A firsthand account of a hearing challenge, one told in the first person. That’s what. Hello in there, hello.
Simone: I know you’re right, Pee-wee, but…
Pee-wee: But what? Everyone I know has a big “But…? C’mon, Simone, let’s talk about *your* big “But”.
Before opting for a $400 pair of hearing aids, I asked some friends and relatives if they were happy with a pair of ear inserts, ones that had cost twice as much as the shiny new automobile I purchased in 1973 (an AMC Gremlin if you must know). Each wearer had a big but that for one reason or ‘tother, so I just kept on mishearing words — mis-heards that made me the butt of many an “Are you deaf?” joke. My sister-in-law works with the elderly, she recognized the dynamic, remarking that many who mishear are falsely diagnosed as suffering from “dementia”.
Oliver Sacks, the sorely missed independent thinker, wrote an opinion piece for the New York Times that captures his personal experience with hearing loss: “Mishearings.” A timely take on the mind’s capacity for assigning meaning to spoken language.
And yet there is often a sort of style or wit — a “dash ”— in these instantaneous inventions; they reflect, to some extent, one’s own interests and experiences, and I rather enjoy them. Only in the realm of mishearing — at least, my mishearings — can a biography of cancer become a biography of Cantor (one of my favorite mathematicians), tarot cards turn into pteropods, a grocery bag into a poetry bag, all-or-noneness into oral numbness, a porch into a Porsche, and a mere mention of Christmas Eve a command to “Kiss my feet!”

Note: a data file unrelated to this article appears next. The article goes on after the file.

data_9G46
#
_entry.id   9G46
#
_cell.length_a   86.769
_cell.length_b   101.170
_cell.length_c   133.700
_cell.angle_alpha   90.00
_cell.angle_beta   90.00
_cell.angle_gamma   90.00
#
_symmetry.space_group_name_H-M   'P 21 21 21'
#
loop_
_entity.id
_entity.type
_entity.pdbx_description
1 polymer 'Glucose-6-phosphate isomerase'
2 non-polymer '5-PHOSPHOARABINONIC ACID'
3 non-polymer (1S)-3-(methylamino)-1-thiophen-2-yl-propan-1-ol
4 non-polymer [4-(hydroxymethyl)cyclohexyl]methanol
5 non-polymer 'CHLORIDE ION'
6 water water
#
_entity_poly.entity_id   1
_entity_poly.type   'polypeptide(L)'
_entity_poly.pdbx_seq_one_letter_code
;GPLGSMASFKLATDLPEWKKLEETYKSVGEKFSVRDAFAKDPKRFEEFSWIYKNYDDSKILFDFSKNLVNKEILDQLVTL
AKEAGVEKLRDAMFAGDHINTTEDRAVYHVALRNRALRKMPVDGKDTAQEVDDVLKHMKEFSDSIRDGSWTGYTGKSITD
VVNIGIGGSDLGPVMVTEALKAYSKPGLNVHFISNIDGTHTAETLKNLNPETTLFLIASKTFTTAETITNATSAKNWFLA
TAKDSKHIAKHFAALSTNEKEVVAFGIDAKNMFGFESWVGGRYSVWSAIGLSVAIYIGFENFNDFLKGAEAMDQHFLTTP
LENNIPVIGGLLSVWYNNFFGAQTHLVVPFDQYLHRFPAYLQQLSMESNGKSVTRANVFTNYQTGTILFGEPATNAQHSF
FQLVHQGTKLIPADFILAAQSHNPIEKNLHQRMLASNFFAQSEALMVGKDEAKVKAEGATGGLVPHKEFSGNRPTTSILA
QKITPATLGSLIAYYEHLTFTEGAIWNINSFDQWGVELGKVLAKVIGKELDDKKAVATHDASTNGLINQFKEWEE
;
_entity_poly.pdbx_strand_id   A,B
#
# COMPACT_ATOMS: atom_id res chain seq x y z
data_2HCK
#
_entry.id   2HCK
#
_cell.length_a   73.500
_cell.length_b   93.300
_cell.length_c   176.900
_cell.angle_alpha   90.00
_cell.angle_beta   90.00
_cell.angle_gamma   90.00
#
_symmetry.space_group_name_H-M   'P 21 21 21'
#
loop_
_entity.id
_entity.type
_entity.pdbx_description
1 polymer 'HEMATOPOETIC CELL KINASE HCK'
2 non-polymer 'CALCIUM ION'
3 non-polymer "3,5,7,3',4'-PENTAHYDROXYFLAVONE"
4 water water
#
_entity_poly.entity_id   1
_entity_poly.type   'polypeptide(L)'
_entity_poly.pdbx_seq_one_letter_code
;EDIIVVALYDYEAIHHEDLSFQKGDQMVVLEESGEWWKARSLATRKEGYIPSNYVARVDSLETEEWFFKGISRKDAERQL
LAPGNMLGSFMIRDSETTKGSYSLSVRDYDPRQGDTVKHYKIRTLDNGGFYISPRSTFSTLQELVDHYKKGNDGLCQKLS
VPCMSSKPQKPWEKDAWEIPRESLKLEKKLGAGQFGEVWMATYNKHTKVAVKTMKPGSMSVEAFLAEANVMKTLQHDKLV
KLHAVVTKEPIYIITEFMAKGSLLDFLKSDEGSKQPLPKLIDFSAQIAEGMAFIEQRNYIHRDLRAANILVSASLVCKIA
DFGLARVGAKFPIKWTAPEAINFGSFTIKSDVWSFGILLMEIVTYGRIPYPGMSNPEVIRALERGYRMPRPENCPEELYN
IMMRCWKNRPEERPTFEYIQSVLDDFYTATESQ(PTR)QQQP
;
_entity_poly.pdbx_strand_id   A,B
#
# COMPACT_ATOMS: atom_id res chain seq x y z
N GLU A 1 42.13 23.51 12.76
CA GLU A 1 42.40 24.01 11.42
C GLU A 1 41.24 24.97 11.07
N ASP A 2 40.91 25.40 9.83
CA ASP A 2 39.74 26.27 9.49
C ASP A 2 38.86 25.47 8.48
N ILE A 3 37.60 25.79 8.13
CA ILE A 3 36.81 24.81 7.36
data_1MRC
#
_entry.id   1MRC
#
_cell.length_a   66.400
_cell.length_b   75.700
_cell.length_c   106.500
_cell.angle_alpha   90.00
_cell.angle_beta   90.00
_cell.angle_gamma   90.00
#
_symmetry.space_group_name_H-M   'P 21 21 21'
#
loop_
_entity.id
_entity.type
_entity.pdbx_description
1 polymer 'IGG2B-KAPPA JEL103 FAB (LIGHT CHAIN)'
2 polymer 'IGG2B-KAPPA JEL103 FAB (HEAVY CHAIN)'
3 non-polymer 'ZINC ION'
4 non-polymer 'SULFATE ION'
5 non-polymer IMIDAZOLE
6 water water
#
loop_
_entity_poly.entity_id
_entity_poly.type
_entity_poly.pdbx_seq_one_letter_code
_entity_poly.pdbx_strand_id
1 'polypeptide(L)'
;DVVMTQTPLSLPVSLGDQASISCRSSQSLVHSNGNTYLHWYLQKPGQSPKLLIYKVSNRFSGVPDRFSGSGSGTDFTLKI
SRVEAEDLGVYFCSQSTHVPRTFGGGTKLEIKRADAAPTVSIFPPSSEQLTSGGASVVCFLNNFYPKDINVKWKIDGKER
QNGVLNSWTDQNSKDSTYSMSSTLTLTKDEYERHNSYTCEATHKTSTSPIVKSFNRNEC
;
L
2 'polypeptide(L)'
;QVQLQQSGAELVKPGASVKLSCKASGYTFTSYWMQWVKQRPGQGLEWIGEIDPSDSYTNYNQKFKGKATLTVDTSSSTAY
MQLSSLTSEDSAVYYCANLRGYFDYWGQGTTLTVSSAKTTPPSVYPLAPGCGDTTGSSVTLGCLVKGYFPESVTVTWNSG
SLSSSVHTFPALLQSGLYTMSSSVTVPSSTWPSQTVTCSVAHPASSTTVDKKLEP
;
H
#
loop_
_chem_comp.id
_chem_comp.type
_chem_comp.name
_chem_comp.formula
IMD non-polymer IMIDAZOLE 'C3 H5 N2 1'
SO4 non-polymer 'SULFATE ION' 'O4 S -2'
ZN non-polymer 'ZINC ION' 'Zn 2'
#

Hearing loss had removed many unfortunate sounds: the song of birds, the snores of Loki the Cat, the sussurance of the familiar, the soothing and the calming. However, at this very moment I am listening to the sharp, measured and deliberate crunches Loki is making — less than a meter away.
I am able to attend Arabic language classes at the local masjid once again, to actually understand the critical meanings lost to mishearings. It’s wonderful to join in with a measure of confidence that was quite impossible before 🙂
Now here is an unexpected but welcome circumstance: turning the devices off stills the din, the conical insert even acts as an earplug of sorts.
Now I jump into a wild cacophony of sound with a grateful soul. According to the instruction manual, it’s a gradual process that takes a bit of patience. I’ve only worn them for a week now, so my mind is still refreshing the inventory of sounds unheard for many years: floorboards squeak, a wall clock clicks with each passing second (I’ve timed it!) and my feet make a sweeping sound on a carpet.
Thanks for reading.